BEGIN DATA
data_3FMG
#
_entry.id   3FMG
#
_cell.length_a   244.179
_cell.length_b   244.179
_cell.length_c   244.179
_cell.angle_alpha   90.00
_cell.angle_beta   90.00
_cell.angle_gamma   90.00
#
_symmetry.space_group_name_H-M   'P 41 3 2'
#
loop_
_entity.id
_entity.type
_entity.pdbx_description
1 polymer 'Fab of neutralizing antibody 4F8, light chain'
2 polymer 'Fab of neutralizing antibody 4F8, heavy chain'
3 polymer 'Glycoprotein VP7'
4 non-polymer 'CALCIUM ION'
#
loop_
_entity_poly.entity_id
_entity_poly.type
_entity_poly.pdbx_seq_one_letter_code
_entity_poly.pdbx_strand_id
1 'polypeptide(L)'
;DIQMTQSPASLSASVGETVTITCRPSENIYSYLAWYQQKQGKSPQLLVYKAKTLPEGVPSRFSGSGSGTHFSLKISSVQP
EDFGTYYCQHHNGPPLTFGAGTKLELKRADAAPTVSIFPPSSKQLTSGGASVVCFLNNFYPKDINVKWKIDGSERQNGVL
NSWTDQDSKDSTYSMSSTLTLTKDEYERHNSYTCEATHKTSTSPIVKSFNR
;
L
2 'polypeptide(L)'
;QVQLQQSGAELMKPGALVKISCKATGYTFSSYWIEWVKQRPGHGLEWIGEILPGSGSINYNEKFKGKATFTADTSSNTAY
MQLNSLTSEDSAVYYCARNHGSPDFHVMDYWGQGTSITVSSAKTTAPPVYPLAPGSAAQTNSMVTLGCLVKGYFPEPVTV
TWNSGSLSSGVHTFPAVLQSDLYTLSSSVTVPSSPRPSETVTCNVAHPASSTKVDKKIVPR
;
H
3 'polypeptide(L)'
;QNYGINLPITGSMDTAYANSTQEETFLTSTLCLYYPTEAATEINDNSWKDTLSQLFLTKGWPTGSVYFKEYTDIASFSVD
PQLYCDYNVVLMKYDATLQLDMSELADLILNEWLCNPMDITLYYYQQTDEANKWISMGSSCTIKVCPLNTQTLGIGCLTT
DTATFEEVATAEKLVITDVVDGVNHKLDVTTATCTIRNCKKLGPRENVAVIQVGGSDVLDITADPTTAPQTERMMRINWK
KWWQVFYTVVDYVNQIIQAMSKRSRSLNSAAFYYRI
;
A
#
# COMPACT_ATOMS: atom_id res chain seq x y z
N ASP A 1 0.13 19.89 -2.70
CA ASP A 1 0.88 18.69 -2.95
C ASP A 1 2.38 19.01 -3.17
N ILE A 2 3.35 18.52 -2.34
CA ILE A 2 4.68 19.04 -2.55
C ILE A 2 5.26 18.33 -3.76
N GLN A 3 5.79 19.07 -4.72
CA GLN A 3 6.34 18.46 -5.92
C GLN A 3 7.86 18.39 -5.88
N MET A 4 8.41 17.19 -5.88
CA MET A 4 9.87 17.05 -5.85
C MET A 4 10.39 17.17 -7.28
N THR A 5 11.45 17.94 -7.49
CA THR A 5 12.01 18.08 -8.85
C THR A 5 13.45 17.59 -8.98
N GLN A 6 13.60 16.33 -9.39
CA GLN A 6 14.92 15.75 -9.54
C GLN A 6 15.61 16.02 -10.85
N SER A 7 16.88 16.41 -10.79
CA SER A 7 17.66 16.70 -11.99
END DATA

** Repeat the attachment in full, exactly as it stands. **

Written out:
data_3FMG
#
_entry.id   3FMG
#
_cell.length_a   244.179
_cell.length_b   244.179
_cell.length_c   244.179
_cell.angle_alpha   90.00
_cell.angle_beta   90.00
_cell.angle_gamma   90.00
#
_symmetry.space_group_name_H-M   'P 41 3 2'
#
loop_
_entity.id
_entity.type
_entity.pdbx_description
1 polymer 'Fab of neutralizing antibody 4F8, light chain'
2 polymer 'Fab of neutralizing antibody 4F8, heavy chain'
3 polymer 'Glycoprotein VP7'
4 non-polymer 'CALCIUM ION'
#
loop_
_entity_poly.entity_id
_entity_poly.type
_entity_poly.pdbx_seq_one_letter_code
_entity_poly.pdbx_strand_id
1 'polypeptide(L)'
;DIQMTQSPASLSASVGETVTITCRPSENIYSYLAWYQQKQGKSPQLLVYKAKTLPEGVPSRFSGSGSGTHFSLKISSVQP
EDFGTYYCQHHNGPPLTFGAGTKLELKRADAAPTVSIFPPSSKQLTSGGASVVCFLNNFYPKDINVKWKIDGSERQNGVL
NSWTDQDSKDSTYSMSSTLTLTKDEYERHNSYTCEATHKTSTSPIVKSFNR
;
L
2 'polypeptide(L)'
;QVQLQQSGAELMKPGALVKISCKATGYTFSSYWIEWVKQRPGHGLEWIGEILPGSGSINYNEKFKGKATFTADTSSNTAY
MQLNSLTSEDSAVYYCARNHGSPDFHVMDYWGQGTSITVSSAKTTAPPVYPLAPGSAAQTNSMVTLGCLVKGYFPEPVTV
TWNSGSLSSGVHTFPAVLQSDLYTLSSSVTVPSSPRPSETVTCNVAHPASSTKVDKKIVPR
;
H
3 'polypeptide(L)'
;QNYGINLPITGSMDTAYANSTQEETFLTSTLCLYYPTEAATEINDNSWKDTLSQLFLTKGWPTGSVYFKEYTDIASFSVD
PQLYCDYNVVLMKYDATLQLDMSELADLILNEWLCNPMDITLYYYQQTDEANKWISMGSSCTIKVCPLNTQTLGIGCLTT
DTATFEEVATAEKLVITDVVDGVNHKLDVTTATCTIRNCKKLGPRENVAVIQVGGSDVLDITADPTTAPQTERMMRINWK
KWWQVFYTVVDYVNQIIQAMSKRSRSLNSAAFYYRI
;
A
#
# COMPACT_ATOMS: atom_id res chain seq x y z
N ASP A 1 0.13 19.89 -2.70
CA ASP A 1 0.88 18.69 -2.95
C ASP A 1 2.38 19.01 -3.17
N ILE A 2 3.35 18.52 -2.34
CA ILE A 2 4.68 19.04 -2.55
C ILE A 2 5.26 18.33 -3.76
N GLN A 3 5.79 19.07 -4.72
CA GLN A 3 6.34 18.46 -5.92
C GLN A 3 7.86 18.39 -5.88
N MET A 4 8.41 17.19 -5.88
CA MET A 4 9.87 17.05 -5.85
C MET A 4 10.39 17.17 -7.28
N THR A 5 11.45 17.94 -7.49
CA THR A 5 12.01 18.08 -8.85
C THR A 5 13.45 17.59 -8.98
N GLN A 6 13.60 16.33 -9.39
CA GLN A 6 14.92 15.75 -9.54
C GLN A 6 15.61 16.02 -10.85
N SER A 7 16.88 16.41 -10.79
CA SER A 7 17.66 16.70 -11.99